Legal Theft Flash Fiction: Too-Bright (372 words)

“Heads, I win. Tails, you lose. Your choice.” And the girl smiled as she said it, her mouth a charming, crooked line.

In her chair, she relaxed without leaning either forward or back, her spine carelessly straight. Her dark hair was braided loosely down her back and a too-bright scarf held it back from her face. With one elbow propped lazily against the table, she let the silence stretch. And she waited for the unnecessary reply.

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Legal Theft Flash Fiction: Proper Profit (1028 words)

Elida knew every creak in the expansive apartments. She had watched Ness invent them eight months before when they moved in.

It had been pure entertainment, watching him on his hands and knees, teasing floorboards and stair railings and cupboard hinges into making their little noises. He tested them and he memorized the distinctions at the same time. Each was a little warning bell when anyone moved inside his apartment. When Elida stepped forward to help him, he gave her a look the equivalent of slapping her hands away, and laughed at himself after. He trusted her. But he trusted himself more.

So, she just watched him engineer squeaks and groans and creaks out of polished elegance. She hadn’t purposefully memorized them, too, but she liked the look on his face when she arrived in all her usual silence even while he rattled in the spaces he created.

Creeping down the stairs now, Elida had no need to see his surprise. She wished it very far away. Keeping her hands off the railing, she skipped the last step, and slid immediately to the right. A brush of air instead of a body, she imagined. A ghost. A thing already moved on.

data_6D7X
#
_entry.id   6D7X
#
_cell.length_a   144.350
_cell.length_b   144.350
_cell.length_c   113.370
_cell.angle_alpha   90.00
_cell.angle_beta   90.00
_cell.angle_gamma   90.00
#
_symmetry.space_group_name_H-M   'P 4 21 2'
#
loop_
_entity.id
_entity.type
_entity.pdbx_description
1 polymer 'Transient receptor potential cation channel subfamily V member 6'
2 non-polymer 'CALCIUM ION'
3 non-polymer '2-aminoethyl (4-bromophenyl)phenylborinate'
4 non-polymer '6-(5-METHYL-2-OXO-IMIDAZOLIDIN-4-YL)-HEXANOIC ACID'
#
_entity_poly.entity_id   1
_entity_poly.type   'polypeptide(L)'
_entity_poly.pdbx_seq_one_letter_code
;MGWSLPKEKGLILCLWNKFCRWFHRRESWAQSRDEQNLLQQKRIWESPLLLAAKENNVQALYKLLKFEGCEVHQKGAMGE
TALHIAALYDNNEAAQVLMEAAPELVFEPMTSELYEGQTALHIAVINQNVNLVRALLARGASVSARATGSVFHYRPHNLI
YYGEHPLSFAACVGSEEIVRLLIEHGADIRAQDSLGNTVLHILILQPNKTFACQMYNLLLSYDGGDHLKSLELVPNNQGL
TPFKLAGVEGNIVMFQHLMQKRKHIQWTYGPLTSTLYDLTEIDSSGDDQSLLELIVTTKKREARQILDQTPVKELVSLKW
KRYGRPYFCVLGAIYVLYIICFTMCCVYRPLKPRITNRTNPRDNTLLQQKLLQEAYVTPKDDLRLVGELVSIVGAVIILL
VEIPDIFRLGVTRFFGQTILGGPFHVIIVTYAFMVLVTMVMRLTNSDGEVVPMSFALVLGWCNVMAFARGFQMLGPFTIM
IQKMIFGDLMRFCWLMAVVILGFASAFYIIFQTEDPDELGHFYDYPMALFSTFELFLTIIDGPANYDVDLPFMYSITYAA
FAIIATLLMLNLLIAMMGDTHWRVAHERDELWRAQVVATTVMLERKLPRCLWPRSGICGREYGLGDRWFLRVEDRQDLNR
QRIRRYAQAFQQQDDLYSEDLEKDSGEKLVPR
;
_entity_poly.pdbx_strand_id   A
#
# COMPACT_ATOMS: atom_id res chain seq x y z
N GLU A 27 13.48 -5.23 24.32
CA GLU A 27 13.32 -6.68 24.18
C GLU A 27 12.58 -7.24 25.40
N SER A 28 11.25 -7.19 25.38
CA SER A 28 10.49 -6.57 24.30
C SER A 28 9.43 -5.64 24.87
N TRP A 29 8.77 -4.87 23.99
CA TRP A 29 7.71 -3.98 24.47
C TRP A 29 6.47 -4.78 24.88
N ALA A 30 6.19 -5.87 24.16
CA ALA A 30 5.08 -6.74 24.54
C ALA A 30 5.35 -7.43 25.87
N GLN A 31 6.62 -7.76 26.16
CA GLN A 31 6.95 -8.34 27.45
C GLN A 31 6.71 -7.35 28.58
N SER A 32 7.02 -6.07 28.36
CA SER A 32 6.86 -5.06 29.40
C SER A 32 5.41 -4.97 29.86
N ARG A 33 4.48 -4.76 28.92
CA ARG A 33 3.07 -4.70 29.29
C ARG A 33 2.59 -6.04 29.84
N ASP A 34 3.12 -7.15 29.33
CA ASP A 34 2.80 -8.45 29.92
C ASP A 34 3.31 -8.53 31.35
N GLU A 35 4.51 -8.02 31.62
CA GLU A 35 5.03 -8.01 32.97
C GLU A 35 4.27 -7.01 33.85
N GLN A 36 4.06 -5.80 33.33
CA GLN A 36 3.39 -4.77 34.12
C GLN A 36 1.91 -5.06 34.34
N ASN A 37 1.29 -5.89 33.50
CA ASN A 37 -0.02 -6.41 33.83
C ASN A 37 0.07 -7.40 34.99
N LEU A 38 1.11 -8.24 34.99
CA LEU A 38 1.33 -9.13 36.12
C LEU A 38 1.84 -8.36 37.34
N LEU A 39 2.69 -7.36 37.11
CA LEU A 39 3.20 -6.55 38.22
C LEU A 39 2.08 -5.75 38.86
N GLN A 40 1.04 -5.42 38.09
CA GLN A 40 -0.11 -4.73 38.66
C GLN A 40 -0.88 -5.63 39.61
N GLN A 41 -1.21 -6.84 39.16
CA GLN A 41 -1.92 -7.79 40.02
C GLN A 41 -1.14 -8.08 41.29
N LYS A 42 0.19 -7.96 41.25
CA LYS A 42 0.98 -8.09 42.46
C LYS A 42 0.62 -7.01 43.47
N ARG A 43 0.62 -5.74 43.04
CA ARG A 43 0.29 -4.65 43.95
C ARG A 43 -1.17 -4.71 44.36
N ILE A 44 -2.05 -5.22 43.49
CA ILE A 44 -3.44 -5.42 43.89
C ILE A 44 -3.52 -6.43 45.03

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Legal Theft Flash Fiction: Bone Match (793 words)

He knocked against her with his shoulder, moving gently enough, but she pulled out of his way apologetically all the same.

When they had met, his broad shoulders and his bulk had been so welcome. He was built of warm muscle and she had liked to tuck her shoulder into the curve of his, had enjoyed finding the match in their fingers and the right way to fold herself against him. In the last year though, since he had come back for her, she had simply felt as if all her angles intruded. There were always three breaths between them, always a jarring when he accidentally closed the gap.

She hated it, quietly. She didn’t have the words to demand the return of something she had thrown away.

Leonathan let her take her single step back. He didn’t look at her. The city was dark, lit with distant lanterns that pricked through the black, flickering white and yellow. His face was a shadow, while the light from the room behind them spilled over his tan coat, his dark hair. She didn’t allow herself to watch him for more than a moment.

Leaning forward on the rail, she crossed her arms over each other. She traced the lines of the lights below until she was charting familiar streets by the string of them. She breathed slow. And then he leaned against the rail as well, leaned his shoulder into hers, and the purpose in it made her freeze.

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Legal Theft Flash Fiction: Scouring (858 words)

In the evenings, the Watchers lit the church candles. Warmth seeped between the pillars. The center aisle turned golden and warm, while the side aisles were streaked with grey shadows. Flickering light and thin, steady smoke sprawled between the arching stone walls, stretching the heat of the afternoon a little further, so long as no one ventured outside. The close air hugged and held and gave an excuse to shrug out of the cover of coats and cloaks.

Ren did not come to church in the evenings anymore. His parents had stopped dragging him through the doors years ago, about the same time he had learned to embarrass them with a well-timed swear, and just a little after had started sailing on a ship of his own choosing.

He preferred the afternoons, the step down onto an echoing floor while sunlight flirted through the high windows and never quite reached the floor. A haven of cool air, set halfway below the street, chilled relief from the city two steps above him. His coat hung unbuttoned, and the small bite of the air reminded him gently what it felt like to be made of real flesh and bone and skin.

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The November Chronicles: How to Lose in 30 Days